News Great Barrier Grief: Green turtles turning into girls because of climate change
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Great Barrier Grief: Green turtles turning into girls because of climate change

A female green turtle. On a prime Australian breeding colony, turtles embryos are turned female by higher temperatures. Photo: Getty
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The Great Barrier Reef could soon lose another species to the hands of climate change, with new research showing green turtles are fast heading towards extinction.

English researchers have published a report that found 93 per cent of green turtle hatchlings could be female by 2100, as climate change causes “feminisation” of the species. This would all but doom the species to extinction.

It is a likely fate because the sex of turtle hatchlings is determined by temperature – a complex and little-understood process that occurs in some fish and a good number of reptiles, including all crocodilians, and creatures such as Australia’s bearded dragons.

When mammals, including humans, mate and conceive an offspring – delicately leaving aside questions of gender fluidity – the sex is determined as the genetic material from the parents combines to make the gamete.

The key element here is a combination of chromosomes (XX for female, XY for male).

Some reptiles do it differently

Reptiles also have sex chromosomes, but in some species other factors determine how the embryos will develop their gender. In green turtle embryos, at a certain point the ambient temperature will cause genetic and hormonal switches to be activated.

Green sea turtles, possibly hoping for baby boys, but climate change is conspiring against them. Photo: Getty

At higher temperatures, green turtle embryos become female. At cooler temperatures they turn into males. In a very narrow window, they can be either male or female.

At the study site in Guinea-Bissau, West Africa, about 52 per cent of hatching green turtles in the University of Exeter study were found to be female.

Modelling based on the warmer temperatures predicted by the Intergovernmental Panel on Climate Change (IPCC) underpinned the study’s predictions of almost complete feminisation of the species by the end of the century – and the wiping out of the species.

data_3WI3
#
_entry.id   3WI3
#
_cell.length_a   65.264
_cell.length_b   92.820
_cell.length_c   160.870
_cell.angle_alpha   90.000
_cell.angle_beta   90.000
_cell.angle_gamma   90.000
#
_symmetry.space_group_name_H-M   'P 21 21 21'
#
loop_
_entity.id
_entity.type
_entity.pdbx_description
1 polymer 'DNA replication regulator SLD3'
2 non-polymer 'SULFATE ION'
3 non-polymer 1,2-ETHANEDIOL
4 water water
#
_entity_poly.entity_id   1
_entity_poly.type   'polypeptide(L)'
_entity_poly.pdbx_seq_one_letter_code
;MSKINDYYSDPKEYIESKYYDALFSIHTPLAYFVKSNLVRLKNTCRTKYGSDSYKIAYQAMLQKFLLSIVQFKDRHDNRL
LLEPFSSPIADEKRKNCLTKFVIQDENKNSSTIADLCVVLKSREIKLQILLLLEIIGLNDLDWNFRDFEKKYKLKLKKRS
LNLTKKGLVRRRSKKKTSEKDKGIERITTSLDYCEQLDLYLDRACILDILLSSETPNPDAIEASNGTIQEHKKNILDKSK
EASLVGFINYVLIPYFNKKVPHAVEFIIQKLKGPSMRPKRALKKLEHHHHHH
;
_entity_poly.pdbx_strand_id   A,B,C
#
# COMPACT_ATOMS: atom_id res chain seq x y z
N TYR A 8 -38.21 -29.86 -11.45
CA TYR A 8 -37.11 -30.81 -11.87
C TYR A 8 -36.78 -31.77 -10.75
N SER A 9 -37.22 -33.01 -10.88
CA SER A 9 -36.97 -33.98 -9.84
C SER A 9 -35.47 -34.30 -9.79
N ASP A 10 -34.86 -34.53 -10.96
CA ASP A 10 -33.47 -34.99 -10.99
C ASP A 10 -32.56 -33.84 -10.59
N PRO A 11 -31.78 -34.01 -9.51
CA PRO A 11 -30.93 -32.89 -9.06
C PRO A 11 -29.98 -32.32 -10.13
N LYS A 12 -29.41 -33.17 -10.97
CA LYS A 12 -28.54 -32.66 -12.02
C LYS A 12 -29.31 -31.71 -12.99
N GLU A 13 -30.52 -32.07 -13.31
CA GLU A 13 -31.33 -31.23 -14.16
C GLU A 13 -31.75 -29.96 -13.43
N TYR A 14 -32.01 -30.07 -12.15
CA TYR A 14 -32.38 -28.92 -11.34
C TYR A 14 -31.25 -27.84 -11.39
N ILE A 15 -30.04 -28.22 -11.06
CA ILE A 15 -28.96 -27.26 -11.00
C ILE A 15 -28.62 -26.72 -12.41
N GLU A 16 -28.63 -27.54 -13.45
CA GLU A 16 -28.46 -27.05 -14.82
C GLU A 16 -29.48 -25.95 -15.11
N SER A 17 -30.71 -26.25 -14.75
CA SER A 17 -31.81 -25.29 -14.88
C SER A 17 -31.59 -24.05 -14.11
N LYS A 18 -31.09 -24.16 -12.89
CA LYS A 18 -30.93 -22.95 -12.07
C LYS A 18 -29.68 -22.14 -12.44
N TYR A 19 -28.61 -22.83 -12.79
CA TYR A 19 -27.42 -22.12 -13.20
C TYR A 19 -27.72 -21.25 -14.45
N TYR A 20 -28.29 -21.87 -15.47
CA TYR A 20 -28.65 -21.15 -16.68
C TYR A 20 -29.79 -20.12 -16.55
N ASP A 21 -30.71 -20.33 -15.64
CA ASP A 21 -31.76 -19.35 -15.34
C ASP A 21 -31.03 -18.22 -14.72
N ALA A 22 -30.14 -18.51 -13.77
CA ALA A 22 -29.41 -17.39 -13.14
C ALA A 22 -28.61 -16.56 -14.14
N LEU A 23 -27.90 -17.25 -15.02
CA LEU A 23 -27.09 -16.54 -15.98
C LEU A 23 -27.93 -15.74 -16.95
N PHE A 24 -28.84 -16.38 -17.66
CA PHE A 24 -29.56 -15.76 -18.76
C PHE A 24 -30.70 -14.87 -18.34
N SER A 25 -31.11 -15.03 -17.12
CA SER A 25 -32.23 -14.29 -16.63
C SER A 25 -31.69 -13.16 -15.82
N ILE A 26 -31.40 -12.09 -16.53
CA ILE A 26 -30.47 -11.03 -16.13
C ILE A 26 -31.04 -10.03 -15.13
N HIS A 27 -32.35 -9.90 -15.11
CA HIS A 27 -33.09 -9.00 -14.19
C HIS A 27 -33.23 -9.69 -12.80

The researchers also made the point that sand, especially dark sand that absorbs heat instead of reflecting it, will probably become too hot to sustain eggs anyway.

Evidence is mounting

The research supported a host of studies from recent years that have investigated links between temperature-determined sex and climate change.

This week, the Exeter study was reported in media outlets around the world, with many publications simply re-printing the university’s media release.

Some wider reading and those publications would have found – in a study published the same week they went to press – that in prime breeding locations in Australia, green turtles aren’t waiting another 80 years to turn female. It has just about already happened.

Researchers from National Oceanic and Atmospheric Administration’s (NOAA) Southwest Fisheries Science Centre in La Jolla, California investigated breeding sites at the northern and southern ends of the Great Barrier Reef.

They found a “moderate” female sex bias of 65 per cent to 69 per cent in turtles originating from the cooler southern reef nesting beaches.

Turtles originating from warmer northern reef nesting beaches were extremely female-biased: 99.1 per cent juvenile, 99.8 per cent sub-adult, and 86.8 per cent of adult-sized turtles.

The conclusion of their paper, Environmental Warming and Feminization of One of the Largest Sea Turtle Populations in the World, published in Current Biology, was devastating:

“Combining our results with temperature data show that the northern Great Barrier Reef green turtle rookeries have been producing primarily females for more than two decades and that the complete feminisation of this population is possible in the near future.”

Beautiful one day, extinct the next

That is, if the prediction is correct, male green turtles will be wiped out in their breeding area, and this vital colony will collapse.

Michael Jensen, a research biologist at NOAA Fisheries’ Southwest Fisheries Science Centre, and lead author of the new paper said: “This has given us an important new window into demographic changes in these populations over the last several decades, which have gone undetected until now”.

“The disconcerting thing is that we can now see how changes in the climate could affect the longevity of this and other sea turtle populations around the world.”

According to the study, an estimated 200,000 females nest on beaches in the northern Great Barrier Reef, most of them on two small coral cays. The same temperatures affecting the turtles are also leading to the bleaching of much of the northern Great Barrier Reef.

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